Underfoot: Earth Day 2022 – Happy Day…happy us!

By Susan Sprout

The introductory article I created for UNDERFOOT two years ago was to celebrate the 50th anniversary of Earth Day. In it, I wrote that we would not be here without the planet and its components under our feet. I cited the number of different species in this world with us – over 87 billion – hinting that in just a handful of dirt there may be billions of single organisms. Now I would like to expand on that information.

In working to save the earth and its occupants, people come at it from many different directions. Conservation efforts support animals, plants, trees, land, air, water, soil. We only need to use our physical senses, as well as our common sense, to recognize the damage ecocidal practices and greed (corporate and personal) have done to the natural world.
The Age of Reason, during the 16th and 17th centuries, was a time when groups of people began to value ideas, ideals, and knowledge by using their powers of reasoning and the evidence gathered by their senses. Some of the true enlightenment that occurred then was based on the study of how things work in the natural world. I, personally, seem to be “plant-centric” as I search out what grows on top of the soil – pointing out flowering plants and trees and their lifestyles – in hopes that interested folks will take care of them. After all, plants and trees make up 80% of the total mass of all life on earth and are the base of vegetal support for all animals, including us. However, it is what is unseen, underground, that keeps the entire above-ground systems held together and working. The “rhizosphere microbiome” down there in healthy soils holds amazing amounts of fungi, bacteria, protists, insects, and arthropods – more than the number of humans who have ever lived on earth (Sheldrake, 2020).
Underground fungi grow as tiny, tube-shaped cells called hyphae that plow their way between soil particles. They group in masses called mycelium and create networks, fusing with or entering inside the roots of about 90% of all land plants and trees. And, there are so many, they make up 1/3 to 1/2 of the living mass of soil. Mycorrhizal (fungus root) associations have been around for over 400 million years, benefiting both partners and us.  Very large amounts of carbon, as well as nutrients, minerals, and water are absorbed, reabsorbed, stored, and shared back and forth between and among partners in the networks which can extend for miles. Findings of research done in Amsterdam to investigate how plants and fungi maintain their “balance of power” in so complex and entangled a relationship showed neither plant nor fungus was in complete control. They were able to strike compromises, resolve trade-offs, and deploy sophisticated trading strategies. Something that not all species everywhere can do!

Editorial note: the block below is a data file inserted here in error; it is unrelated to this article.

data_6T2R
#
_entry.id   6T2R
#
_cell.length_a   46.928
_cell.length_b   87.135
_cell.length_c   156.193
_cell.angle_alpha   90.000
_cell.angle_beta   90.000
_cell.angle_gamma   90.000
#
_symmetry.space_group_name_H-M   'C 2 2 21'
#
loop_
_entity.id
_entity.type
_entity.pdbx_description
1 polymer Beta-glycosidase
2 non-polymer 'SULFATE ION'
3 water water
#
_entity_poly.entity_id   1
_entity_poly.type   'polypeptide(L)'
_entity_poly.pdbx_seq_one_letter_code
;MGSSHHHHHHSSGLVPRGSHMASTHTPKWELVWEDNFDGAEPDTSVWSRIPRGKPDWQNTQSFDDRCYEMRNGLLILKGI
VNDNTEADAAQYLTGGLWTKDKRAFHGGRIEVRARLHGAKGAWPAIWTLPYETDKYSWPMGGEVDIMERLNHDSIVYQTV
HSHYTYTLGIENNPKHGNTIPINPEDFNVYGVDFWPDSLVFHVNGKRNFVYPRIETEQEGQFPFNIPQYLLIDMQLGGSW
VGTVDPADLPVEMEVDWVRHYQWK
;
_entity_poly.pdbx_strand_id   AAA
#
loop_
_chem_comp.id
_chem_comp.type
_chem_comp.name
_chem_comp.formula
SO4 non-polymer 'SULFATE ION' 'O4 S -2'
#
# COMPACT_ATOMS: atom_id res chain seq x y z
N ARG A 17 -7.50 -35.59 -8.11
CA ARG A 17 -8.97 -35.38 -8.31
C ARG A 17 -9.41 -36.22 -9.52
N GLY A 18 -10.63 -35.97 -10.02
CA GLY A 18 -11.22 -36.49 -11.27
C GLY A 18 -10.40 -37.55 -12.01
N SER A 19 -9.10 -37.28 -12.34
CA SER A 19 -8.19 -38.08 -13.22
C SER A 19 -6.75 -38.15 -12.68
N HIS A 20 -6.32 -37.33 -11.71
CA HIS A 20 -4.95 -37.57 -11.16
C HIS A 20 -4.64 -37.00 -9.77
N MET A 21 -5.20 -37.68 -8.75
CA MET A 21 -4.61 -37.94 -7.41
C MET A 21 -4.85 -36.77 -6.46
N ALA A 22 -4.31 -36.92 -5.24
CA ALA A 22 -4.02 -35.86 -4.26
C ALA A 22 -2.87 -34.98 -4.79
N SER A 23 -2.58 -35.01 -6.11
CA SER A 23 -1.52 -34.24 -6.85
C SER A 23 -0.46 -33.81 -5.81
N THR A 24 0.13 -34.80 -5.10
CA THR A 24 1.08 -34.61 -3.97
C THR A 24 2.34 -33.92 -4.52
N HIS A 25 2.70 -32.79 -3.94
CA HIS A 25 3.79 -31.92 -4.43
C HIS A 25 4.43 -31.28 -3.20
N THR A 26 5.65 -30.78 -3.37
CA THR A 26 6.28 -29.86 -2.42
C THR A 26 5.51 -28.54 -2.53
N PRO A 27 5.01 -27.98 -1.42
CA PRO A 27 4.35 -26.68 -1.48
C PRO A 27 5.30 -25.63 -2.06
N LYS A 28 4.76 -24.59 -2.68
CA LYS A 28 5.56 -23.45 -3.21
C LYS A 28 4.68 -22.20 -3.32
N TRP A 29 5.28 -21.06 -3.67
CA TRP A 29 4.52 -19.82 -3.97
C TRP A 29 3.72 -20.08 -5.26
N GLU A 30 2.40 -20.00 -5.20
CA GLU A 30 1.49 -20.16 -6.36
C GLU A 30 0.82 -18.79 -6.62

On this Earth Day – to all individuals, organizations, trusts, agencies, conservancies – evolved and involved  – who can and do create networks by working together, by making beneficial compromises, using trade-offs and sophisticated strategies in order to help heal what’s wrong and harmful in the world and by continuing to support what works – for the earth and all of its inhabitants, seen and unseen – THANK YOU!
Learn more about fungi in “Entangled Life” by Merlin Sheldrake, Random House, 2020.

Underfoot: Skunk Cabbage

By, Susan Sprout

To all warm-blooded mammals reading this article – You undergo a process called “thermogenesis” to create your own body heat. Did you know that Skunk Cabbage is one of the few plant species that does this as well? Tramping along streams in very early spring, especially while snow and frost are still noticeable, you can see the purple and green mottled blossoms of Skunk Cabbage emerging from the cold, hard ground. They are able to because they use some of the carbohydrates they made last year, and stored in their foot-long, six-inch wide central root, to produce the heat energy they use to melt their way upward through the snow and out into the cold air. Their internal furnace can reach up to 60 degrees inside their four to six inch spathe or hooded cover that surrounds the club-shaped flower cluster or spadix. You may remember seeing the word “spathe” in an earlier article describing Green Dragon which is, along with Jack-in-the-Pulpit and Skunk Cabbage, a member of the Arum Family.